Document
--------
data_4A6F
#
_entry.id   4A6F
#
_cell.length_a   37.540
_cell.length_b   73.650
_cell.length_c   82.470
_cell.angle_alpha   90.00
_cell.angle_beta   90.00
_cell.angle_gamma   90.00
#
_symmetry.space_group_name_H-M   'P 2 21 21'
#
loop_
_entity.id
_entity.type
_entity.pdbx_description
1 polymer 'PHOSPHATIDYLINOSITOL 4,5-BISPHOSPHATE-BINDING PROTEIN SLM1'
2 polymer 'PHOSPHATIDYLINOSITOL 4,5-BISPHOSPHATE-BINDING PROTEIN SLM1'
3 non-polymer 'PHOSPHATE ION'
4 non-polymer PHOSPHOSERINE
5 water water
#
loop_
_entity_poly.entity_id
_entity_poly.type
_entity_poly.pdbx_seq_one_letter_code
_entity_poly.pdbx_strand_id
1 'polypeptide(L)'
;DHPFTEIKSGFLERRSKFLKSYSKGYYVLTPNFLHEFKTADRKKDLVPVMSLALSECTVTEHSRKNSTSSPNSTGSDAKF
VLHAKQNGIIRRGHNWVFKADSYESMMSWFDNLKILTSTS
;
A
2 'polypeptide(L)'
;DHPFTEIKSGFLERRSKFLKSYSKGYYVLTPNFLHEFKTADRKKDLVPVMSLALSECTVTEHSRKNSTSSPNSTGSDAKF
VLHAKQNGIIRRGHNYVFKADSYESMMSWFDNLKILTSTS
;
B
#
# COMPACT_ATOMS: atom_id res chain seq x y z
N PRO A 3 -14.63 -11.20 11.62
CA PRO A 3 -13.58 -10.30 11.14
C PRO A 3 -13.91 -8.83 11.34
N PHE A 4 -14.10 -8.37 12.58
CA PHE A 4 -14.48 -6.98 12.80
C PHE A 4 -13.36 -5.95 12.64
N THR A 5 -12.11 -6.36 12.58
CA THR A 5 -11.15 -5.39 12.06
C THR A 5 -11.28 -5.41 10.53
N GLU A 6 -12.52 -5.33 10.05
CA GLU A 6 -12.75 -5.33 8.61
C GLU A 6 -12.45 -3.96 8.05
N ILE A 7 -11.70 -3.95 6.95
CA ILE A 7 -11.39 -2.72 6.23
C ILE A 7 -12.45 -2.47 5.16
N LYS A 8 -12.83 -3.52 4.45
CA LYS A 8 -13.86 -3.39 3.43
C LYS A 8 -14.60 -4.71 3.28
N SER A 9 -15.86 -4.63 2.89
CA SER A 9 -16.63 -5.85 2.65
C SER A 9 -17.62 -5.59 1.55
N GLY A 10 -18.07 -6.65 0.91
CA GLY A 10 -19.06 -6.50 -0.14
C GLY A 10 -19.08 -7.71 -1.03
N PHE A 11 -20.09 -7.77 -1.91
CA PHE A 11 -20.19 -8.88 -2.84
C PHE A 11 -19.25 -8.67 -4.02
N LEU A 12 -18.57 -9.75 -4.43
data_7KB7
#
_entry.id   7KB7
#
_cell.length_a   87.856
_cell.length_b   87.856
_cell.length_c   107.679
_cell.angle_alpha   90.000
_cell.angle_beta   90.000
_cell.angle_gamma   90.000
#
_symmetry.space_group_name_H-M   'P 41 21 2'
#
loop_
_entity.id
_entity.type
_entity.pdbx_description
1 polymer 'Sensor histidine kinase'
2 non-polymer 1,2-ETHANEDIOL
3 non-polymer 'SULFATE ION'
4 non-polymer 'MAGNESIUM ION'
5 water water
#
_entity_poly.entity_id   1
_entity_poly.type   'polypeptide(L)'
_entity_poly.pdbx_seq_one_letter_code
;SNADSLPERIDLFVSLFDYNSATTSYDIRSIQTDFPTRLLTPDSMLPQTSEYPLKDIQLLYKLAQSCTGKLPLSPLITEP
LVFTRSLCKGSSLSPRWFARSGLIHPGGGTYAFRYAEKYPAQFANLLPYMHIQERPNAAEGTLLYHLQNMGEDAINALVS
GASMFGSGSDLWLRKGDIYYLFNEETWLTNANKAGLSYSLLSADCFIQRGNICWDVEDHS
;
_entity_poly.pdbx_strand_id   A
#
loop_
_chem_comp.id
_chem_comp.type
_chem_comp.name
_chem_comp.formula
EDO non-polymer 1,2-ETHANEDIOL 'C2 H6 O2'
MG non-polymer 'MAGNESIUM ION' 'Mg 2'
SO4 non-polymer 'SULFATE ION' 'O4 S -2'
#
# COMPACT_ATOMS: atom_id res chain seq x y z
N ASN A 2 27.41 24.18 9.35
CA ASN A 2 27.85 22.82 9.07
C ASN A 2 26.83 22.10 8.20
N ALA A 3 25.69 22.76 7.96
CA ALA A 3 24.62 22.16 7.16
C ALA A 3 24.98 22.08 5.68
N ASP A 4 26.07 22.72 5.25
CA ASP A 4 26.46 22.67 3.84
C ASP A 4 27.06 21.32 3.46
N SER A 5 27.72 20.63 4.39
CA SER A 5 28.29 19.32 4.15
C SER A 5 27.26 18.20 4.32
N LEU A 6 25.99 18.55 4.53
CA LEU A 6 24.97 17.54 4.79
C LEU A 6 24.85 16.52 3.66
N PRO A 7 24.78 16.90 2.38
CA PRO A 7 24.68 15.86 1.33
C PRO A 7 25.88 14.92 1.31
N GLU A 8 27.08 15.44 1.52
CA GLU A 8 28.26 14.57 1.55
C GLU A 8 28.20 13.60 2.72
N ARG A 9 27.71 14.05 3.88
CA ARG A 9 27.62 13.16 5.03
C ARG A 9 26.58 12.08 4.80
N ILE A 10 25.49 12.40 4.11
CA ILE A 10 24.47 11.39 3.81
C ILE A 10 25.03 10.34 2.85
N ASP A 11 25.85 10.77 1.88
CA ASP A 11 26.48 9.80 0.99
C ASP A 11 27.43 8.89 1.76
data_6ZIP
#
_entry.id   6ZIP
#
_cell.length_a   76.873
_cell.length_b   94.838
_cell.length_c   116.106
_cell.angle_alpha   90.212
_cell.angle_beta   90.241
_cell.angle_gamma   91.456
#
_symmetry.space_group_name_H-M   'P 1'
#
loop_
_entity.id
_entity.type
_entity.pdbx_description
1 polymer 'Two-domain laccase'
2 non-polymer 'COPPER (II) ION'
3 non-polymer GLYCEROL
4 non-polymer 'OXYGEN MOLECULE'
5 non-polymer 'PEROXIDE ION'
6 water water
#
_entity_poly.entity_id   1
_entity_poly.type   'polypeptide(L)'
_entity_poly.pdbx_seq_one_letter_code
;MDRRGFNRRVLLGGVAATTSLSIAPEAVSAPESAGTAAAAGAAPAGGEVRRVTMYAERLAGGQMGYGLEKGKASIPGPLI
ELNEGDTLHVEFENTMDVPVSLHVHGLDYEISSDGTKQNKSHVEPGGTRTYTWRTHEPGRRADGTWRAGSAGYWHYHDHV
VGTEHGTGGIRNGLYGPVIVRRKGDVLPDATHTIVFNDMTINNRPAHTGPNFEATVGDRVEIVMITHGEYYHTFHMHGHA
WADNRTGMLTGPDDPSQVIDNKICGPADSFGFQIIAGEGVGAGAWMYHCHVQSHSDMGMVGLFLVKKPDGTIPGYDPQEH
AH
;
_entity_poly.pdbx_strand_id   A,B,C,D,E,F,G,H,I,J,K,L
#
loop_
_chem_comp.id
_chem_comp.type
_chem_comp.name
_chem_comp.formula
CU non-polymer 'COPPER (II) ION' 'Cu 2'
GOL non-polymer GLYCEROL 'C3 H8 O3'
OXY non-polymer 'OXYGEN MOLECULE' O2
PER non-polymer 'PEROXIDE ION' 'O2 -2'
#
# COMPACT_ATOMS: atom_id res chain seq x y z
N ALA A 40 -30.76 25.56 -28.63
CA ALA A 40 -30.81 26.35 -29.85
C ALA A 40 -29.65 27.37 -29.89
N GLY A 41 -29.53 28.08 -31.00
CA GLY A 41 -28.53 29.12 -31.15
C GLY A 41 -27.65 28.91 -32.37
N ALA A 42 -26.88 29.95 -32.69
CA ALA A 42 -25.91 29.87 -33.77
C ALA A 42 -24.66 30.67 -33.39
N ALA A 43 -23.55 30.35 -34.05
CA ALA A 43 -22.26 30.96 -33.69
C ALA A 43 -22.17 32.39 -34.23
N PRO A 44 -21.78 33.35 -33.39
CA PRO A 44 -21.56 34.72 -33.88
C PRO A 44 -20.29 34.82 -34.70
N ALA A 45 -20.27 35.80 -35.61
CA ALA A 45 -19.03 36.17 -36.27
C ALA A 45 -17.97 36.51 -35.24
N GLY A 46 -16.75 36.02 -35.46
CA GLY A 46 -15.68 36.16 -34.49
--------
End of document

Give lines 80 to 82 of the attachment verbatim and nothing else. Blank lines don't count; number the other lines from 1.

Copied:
_symmetry.space_group_name_H-M   'P 41 21 2'
#
loop_